Beginner Stock Trading: When to Use Limit Orders

Speed Limit 55 signage on road

The limit order is a very basic trade that allows an investor to buy or sell at a designated price or better, if at all. These trades may be set to last for a long time, and renewed as often as traders like until they are seen through (if the price of stocks concerned should ever see the marked limit price), but there are times when they are risky, and this risk is often unpredictable. Following is some beginner stock trading advice on when to use limit orders.

Limit Orders for Beginner Stock Traders

The limit order is a trade that lets investors set a limit price, and a buy or sell will only occur at that price or better, if the concerned security should reach it. For instance, a buy limit on a stock that is trading at $3 could be set up to purchase a specified amount of shares with a limit price of $2.50, and the exchange will follow through only at that price or less, if the price should drop to that while the order is live.

A limit sell for a stock that is possessed and presently trading at $3 could be set with a limit price of $3.50. The order will only finish when shares may be sold at that price or better while the order is live.

Disadvantages of Limit Orders in Stock Trading

These exchanges have disadvantages. Price surges, such as gaps, which can cause the price to plummet quickly or jump rapidly can cause the orders to finish, but sometimes that is not wanted when such movement is seen. For instance, referring to the examples above, if a stock is trading at $3 and an investor has a buy order with a limit price at $2.50, if the price should suddenly gap down to $1.90, the investor may want to think twice about buying (especially if the drop in price represents a breakaway gap, which signals a new, downward trend), as the stock might continue falling after such direct loss.

Conversely, in the buy example above, if a trader has some shares of a stock that is trading at $3, and he has a sell order with a limit price at $3.50, if the price should gap up to $4, it could continue rising, and the order’s being carried through could be premature, as the stock may rise more in value, and a later, higher sell would then be ideal.

Beginner Stock Trading Advice on Limit Orders

Beginner stock traders should know that the above scenarios are certainly possible with limit orders. If rapid price changes are possible, a stop-limit order is best, as it protects from buying too low or selling too high by using a stop price component. However, even when a stock slowly and steadily continues its course, it may reach the limit buy or sell value, but, if it does, it is still liable to keep on its downward (in a buy) or upward (in a sell) course, which could be bad for those with the order. Here, a trailing stop order is much safer.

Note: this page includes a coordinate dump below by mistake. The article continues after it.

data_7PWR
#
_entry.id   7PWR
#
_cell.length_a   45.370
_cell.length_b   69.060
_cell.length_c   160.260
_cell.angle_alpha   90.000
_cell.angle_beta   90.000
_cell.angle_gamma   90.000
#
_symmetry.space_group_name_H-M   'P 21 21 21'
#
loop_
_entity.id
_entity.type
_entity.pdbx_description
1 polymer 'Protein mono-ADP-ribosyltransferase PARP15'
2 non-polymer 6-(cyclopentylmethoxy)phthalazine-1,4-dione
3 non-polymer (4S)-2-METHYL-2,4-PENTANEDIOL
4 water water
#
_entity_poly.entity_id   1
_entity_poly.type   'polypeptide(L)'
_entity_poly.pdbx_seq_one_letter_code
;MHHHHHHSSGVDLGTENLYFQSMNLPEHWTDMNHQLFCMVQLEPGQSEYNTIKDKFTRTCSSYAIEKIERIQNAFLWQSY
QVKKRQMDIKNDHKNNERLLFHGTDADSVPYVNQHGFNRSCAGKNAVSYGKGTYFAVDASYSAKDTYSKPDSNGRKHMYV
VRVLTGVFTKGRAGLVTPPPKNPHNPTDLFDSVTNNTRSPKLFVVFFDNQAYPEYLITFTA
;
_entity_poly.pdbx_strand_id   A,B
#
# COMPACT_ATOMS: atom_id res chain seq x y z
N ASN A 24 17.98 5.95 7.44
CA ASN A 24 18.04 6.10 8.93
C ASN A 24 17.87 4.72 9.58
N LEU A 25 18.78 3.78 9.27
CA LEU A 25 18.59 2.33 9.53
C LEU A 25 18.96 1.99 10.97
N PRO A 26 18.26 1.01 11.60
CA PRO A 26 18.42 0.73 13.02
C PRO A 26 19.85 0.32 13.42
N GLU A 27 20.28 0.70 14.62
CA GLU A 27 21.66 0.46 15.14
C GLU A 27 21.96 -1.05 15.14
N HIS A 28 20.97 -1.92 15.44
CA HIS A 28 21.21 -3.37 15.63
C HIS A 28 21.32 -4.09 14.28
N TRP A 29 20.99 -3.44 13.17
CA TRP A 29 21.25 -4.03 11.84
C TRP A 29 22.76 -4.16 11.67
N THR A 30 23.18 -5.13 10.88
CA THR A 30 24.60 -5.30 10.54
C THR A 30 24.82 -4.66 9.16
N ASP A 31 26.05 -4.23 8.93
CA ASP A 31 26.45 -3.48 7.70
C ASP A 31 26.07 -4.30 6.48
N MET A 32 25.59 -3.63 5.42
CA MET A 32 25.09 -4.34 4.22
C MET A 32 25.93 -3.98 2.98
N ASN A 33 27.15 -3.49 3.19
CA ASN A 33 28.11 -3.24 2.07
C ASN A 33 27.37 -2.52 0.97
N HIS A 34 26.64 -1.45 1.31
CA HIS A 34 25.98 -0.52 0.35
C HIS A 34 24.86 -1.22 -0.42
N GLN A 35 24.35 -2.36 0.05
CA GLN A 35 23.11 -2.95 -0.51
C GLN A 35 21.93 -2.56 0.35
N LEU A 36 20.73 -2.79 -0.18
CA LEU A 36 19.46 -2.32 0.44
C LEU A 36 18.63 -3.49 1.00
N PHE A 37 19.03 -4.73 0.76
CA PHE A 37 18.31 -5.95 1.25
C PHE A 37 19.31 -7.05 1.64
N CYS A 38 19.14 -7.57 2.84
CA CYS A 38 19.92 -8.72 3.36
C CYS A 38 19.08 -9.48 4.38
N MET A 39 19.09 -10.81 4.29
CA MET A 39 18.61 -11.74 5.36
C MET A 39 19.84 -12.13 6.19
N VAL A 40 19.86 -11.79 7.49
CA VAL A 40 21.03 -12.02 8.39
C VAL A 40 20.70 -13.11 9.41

When to Use Limit Orders

Only use this order if the security concerned is not expected to gap (there is little gap risk) or trend strongly in one direction. Often, limit buys that are only good for the day of their activation are the only safe ones to use, as there is little chance of their gapping, and they protect against the basic component “buy at market value, whatever it is” of the market order. For instance, if a stock is trading at $3, and an investor wants to buy right away, as long as the price is not over $3.10, a limit order with $3.10 as the limit price might be carried out right away. If the price suddenly did jump to over that, the order would not be carried out, though a quick market order would buy at any value.

The limit order has a very useful component. It allows traders to buy and sell at their specified price or better, but sometimes, a price that is too good can indicate a trend which leads to premature buys or sells. Stop-limit orders protect against these, though for day trades, limit orders are much safer than trades at whatever market value is.

By clicking on the click and signing up for an account, I earn a commission, no extra on your part 🙂

Leave a Reply

Your email address will not be published. Required fields are marked *